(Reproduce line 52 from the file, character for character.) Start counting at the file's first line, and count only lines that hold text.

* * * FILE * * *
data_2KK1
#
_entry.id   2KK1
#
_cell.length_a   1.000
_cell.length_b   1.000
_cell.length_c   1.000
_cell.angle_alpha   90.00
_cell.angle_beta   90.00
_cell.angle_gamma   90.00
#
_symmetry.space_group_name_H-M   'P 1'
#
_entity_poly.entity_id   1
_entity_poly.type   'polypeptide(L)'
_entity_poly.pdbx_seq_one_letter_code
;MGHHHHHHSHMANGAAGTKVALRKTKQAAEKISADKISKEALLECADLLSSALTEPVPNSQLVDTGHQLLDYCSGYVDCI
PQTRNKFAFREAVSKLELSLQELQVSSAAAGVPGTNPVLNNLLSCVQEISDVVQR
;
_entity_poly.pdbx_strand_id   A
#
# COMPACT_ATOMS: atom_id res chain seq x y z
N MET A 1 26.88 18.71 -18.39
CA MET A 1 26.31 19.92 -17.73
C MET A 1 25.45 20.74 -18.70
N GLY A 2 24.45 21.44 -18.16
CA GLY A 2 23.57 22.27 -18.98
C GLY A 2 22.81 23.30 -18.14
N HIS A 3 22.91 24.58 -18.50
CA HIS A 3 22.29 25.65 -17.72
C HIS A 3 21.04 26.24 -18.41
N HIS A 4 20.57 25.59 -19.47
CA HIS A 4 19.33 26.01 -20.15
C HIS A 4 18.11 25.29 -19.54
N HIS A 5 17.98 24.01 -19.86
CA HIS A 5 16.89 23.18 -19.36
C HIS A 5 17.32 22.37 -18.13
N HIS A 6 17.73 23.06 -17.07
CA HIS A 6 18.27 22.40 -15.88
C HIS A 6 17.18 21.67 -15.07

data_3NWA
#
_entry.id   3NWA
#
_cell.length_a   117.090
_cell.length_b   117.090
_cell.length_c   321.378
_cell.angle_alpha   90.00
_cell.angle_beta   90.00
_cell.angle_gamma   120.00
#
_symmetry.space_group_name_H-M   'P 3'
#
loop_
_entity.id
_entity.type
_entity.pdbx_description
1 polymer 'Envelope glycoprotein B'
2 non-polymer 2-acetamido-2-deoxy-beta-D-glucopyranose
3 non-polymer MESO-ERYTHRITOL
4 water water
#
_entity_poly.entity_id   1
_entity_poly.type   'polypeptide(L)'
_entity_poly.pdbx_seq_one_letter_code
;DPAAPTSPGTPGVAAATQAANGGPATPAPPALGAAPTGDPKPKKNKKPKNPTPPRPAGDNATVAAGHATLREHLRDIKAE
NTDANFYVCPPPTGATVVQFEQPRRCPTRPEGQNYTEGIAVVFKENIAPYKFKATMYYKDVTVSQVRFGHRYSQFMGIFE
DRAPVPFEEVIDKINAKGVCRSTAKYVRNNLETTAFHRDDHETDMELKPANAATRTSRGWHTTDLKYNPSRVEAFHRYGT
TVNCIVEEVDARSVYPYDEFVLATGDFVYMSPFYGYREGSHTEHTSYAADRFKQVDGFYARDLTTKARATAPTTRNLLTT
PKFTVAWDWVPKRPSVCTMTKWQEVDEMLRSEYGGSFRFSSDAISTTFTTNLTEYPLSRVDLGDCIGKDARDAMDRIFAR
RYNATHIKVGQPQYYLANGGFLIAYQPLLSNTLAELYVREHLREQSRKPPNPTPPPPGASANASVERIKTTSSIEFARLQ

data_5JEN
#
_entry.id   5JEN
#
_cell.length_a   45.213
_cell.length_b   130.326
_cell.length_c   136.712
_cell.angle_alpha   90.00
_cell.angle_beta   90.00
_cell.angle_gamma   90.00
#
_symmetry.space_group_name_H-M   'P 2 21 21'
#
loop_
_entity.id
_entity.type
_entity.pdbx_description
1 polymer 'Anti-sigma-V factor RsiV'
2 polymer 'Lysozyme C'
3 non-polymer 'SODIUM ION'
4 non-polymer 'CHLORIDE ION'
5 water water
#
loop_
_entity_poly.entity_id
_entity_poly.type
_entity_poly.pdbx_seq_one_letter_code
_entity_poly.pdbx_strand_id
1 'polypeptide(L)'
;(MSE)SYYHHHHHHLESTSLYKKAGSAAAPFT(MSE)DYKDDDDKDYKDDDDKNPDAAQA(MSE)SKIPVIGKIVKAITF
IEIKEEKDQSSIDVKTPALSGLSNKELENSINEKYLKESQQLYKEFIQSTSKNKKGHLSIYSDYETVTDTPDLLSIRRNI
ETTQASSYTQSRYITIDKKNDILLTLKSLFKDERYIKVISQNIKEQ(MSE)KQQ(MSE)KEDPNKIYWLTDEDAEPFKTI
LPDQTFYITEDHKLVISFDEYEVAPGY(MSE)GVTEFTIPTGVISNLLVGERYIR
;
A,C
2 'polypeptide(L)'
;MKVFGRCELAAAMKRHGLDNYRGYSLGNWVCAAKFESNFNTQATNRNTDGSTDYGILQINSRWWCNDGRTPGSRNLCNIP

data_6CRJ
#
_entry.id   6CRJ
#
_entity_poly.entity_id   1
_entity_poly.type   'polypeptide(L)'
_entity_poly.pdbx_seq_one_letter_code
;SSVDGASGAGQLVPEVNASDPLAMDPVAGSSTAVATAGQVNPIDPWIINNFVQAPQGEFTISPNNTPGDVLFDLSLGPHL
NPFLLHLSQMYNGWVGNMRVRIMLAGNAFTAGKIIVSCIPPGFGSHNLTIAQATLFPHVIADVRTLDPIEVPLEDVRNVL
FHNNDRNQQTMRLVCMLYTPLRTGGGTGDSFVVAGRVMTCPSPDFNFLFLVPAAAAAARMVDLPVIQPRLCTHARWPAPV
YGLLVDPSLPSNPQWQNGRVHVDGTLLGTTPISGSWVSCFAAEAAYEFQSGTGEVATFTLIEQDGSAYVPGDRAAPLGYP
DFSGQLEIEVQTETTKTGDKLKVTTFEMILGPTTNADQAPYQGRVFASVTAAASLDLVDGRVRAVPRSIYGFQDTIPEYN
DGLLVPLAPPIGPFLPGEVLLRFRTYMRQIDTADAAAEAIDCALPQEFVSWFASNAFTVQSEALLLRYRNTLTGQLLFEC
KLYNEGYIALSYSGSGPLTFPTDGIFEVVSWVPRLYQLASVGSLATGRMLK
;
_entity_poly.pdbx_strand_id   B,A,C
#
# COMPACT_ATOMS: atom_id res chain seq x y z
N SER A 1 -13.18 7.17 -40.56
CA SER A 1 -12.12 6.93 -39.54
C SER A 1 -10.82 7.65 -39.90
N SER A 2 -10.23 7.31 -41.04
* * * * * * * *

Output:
_symmetry.space_group_name_H-M   'P 3'